Landsteiner and Wiener used blood from a monkey (Macacus rhesus) to immunize
rabbits and guinea pigs in order to define new antibody specificities. One of the
antibodies they produced appeared to have the same specificity as a human antibody found
in several woman who had stillborn fetuses. Consequently, the antibodies were named
anti-Rh for rhesus. However, as early as 1942 it was known that the rabbit/guinea
pig and human antibodies could not be the same. When the guinea pig antibody was used to
test Rh+ and Rh negative cord blood cells (as defined by the human antibody) all samples
were reactive. The guinea pig antibody was given the name "D-like". Then Race
and Sanger found two women whose antibodies could be absorbed by Rh negative red cells and
which appeared to be similar to the "D-like" antibody from animals. Following
further studies by Levine the "D-like" name was changed to LW in honor of
Landsteiner and Wiener.
Today the LW and D antigens still remain related. Rh+ red cells express LW more
strongly than Rh negative cells. The early nomenclature tried to accommodate this
observation by using a numerical system; eg. LW1, LW2,
etc. but this changed following Sistonen's report of a new low frequency antigen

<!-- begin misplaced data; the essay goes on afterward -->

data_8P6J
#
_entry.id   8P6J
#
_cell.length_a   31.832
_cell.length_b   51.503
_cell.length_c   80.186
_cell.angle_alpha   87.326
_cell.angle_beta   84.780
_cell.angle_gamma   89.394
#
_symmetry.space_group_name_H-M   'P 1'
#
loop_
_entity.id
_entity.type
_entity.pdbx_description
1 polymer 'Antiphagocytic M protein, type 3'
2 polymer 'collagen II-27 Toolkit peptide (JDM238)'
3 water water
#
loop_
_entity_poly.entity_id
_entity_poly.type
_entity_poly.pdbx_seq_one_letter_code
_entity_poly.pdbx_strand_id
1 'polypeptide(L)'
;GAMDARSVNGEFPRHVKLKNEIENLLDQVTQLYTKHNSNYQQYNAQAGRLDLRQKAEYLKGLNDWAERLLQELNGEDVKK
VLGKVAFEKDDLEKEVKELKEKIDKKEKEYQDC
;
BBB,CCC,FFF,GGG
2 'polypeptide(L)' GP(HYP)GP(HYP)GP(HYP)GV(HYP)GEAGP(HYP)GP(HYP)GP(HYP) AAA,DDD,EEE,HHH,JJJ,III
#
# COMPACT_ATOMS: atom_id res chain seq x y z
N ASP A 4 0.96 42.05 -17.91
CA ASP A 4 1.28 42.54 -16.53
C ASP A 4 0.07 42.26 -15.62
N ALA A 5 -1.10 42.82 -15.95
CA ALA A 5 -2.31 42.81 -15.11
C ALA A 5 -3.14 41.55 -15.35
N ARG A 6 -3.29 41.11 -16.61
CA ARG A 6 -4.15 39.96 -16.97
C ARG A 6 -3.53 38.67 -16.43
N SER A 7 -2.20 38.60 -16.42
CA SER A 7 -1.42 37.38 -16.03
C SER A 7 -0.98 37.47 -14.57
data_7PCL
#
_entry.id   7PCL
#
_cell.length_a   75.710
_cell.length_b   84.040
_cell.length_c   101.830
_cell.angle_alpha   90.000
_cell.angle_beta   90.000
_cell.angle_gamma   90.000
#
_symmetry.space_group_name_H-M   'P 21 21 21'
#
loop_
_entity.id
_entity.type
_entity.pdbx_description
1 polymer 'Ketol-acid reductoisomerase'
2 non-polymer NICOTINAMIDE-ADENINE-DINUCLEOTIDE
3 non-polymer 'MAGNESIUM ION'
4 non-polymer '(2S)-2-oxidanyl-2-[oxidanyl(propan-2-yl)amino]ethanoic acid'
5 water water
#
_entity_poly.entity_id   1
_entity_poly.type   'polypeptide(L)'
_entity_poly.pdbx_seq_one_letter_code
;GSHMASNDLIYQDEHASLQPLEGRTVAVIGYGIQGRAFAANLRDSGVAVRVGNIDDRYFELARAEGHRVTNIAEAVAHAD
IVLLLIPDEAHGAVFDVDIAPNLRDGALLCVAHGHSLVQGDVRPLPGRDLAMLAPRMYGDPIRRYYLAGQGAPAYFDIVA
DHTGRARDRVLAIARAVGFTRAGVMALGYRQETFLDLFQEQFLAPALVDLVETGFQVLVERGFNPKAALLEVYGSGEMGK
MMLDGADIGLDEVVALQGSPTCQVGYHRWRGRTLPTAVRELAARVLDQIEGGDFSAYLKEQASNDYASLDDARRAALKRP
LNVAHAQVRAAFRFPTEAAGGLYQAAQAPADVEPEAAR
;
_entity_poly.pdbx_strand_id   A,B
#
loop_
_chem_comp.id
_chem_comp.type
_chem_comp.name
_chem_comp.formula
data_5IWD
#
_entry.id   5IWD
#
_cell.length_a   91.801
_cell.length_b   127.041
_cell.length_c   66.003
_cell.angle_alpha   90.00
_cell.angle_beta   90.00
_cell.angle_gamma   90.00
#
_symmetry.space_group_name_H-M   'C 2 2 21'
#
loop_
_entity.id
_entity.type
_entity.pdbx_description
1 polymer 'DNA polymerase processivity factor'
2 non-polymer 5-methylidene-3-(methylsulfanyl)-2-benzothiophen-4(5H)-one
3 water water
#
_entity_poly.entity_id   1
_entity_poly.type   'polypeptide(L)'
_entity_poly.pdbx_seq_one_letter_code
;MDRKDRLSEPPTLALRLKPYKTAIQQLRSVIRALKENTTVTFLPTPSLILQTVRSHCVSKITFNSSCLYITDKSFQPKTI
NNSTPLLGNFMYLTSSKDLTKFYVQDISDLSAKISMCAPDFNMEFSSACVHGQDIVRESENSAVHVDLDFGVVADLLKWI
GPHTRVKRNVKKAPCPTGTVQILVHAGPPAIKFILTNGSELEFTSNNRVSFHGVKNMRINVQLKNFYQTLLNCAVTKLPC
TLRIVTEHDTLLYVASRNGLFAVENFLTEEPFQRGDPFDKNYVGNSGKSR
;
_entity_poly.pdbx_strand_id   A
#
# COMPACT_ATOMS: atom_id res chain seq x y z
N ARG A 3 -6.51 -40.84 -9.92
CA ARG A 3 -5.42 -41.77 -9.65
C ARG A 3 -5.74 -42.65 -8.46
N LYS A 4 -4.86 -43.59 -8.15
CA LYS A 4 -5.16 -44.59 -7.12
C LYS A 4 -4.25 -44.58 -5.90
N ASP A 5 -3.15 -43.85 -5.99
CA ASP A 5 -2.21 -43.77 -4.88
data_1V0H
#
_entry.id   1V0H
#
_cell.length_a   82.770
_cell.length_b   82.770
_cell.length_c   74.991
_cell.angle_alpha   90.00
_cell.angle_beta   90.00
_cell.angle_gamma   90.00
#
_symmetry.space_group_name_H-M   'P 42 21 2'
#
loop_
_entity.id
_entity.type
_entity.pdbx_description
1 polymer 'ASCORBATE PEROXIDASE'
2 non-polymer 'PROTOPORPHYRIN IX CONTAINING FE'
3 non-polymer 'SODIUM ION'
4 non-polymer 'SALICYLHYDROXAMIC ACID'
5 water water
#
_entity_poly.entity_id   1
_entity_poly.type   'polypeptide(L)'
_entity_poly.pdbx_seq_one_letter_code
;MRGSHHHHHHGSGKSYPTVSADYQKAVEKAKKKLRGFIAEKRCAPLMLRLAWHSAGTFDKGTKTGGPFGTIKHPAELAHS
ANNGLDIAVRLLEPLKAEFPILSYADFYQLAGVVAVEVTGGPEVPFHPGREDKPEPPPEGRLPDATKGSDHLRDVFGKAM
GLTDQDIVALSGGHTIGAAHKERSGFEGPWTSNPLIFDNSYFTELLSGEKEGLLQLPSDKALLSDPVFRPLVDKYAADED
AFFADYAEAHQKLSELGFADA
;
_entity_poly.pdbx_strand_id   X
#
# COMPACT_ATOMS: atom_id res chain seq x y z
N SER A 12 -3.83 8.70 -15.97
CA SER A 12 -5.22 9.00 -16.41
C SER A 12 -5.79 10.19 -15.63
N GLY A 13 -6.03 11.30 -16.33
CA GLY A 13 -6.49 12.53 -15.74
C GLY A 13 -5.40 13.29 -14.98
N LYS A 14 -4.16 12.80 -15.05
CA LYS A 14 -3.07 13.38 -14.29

called Nea which was found in ~5% of Finns. Because further work
suggested that the Nea gene was allelic to LW,
they were renamed LWa and LWb
(Nea). Thus, the null phenotype for this system would be
LW(a-b-) which is extremely rare and is the result of a partial gene deletion. A transient
or acquired form of LW(a-b-) has been reported and these individuals are found because they
produce a transient anti-LW. Some (but not all) examples have been associated with terminal
illnesses such as Hodgkin's disease, leukemia, sarcomas or other malignancies.
Investigations of red cell membrane proteins using both human and murine monoclonal
antibodies have shown that these antigens are carried on a 40,000 molecular weight
glycoprotein. The cDNA work has revealed that the LW protein contains 208 extracellular
amino acids, 21 amino acids spanning the membrane and 12 amino acids inside the membrane.
There are several sites for the attachment of carbohydrate complexes. The LW glycoprotein
is a member of the immunoglobulin gene superfamily and is also known as ICAM-Y.